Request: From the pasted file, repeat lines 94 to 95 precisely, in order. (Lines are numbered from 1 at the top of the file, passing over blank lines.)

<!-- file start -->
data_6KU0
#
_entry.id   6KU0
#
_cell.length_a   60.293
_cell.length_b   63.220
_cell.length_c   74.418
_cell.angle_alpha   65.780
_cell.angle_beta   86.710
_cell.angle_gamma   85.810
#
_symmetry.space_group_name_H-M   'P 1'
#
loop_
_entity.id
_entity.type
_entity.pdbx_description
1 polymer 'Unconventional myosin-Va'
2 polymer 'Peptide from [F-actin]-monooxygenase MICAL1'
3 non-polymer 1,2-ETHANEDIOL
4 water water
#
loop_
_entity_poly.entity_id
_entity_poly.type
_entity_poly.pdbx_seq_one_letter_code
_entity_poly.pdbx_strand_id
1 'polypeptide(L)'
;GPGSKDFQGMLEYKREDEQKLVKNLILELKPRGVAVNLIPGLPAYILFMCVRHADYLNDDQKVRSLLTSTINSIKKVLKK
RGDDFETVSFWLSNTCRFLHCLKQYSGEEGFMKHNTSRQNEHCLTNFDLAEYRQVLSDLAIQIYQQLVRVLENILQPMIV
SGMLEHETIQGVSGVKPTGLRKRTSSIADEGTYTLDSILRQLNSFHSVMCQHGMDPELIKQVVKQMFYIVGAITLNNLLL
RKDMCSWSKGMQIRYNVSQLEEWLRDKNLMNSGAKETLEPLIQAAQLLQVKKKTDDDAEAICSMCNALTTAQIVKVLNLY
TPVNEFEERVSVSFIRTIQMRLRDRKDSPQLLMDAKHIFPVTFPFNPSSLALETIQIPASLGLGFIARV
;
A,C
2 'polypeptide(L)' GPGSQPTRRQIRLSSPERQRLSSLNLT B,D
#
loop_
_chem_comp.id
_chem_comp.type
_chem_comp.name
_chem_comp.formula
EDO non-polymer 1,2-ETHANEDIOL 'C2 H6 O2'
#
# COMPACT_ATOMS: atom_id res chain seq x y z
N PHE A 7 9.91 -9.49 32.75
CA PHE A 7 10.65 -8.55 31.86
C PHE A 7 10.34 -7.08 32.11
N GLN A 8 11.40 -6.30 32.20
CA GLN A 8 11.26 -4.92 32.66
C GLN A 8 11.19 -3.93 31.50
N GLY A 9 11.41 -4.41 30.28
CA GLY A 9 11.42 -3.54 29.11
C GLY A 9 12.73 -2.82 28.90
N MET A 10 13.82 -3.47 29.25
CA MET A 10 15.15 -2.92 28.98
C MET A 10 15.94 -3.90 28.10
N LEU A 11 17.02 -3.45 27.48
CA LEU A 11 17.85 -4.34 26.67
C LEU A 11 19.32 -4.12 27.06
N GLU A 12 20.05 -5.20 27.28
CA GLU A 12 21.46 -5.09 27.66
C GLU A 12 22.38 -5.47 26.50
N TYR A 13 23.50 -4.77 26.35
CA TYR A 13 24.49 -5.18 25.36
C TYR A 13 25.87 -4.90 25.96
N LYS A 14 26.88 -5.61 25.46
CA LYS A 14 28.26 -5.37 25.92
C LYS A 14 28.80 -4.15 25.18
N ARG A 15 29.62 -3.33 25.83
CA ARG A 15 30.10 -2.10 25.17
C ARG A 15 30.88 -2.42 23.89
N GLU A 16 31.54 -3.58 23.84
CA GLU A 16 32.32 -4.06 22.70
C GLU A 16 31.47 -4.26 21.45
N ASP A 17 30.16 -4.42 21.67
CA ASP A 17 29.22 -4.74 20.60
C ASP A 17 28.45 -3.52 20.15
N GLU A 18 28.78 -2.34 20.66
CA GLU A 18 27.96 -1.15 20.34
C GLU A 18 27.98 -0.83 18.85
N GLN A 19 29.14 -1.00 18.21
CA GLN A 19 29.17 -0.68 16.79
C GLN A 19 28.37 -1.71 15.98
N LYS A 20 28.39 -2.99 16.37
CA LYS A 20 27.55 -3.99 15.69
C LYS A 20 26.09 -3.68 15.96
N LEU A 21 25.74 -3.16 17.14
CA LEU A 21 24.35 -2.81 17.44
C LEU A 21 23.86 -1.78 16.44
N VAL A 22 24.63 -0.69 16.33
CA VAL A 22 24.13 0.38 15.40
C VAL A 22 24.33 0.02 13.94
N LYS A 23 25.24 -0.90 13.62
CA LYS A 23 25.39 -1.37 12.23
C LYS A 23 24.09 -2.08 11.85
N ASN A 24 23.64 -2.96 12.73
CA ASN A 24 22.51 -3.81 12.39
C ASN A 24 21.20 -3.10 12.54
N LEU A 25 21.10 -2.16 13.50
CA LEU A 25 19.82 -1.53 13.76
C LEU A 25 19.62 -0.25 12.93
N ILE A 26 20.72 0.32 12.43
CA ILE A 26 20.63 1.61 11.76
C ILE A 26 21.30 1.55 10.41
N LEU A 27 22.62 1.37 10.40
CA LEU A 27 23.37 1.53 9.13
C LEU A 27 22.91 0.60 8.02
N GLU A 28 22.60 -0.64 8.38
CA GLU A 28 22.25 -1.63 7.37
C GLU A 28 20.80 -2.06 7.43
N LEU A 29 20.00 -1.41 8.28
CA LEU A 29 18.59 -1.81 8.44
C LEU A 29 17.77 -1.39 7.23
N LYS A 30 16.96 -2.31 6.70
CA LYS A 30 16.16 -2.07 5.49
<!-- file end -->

N LYS A 23 25.24 -0.90 13.62
CA LYS A 23 25.39 -1.37 12.23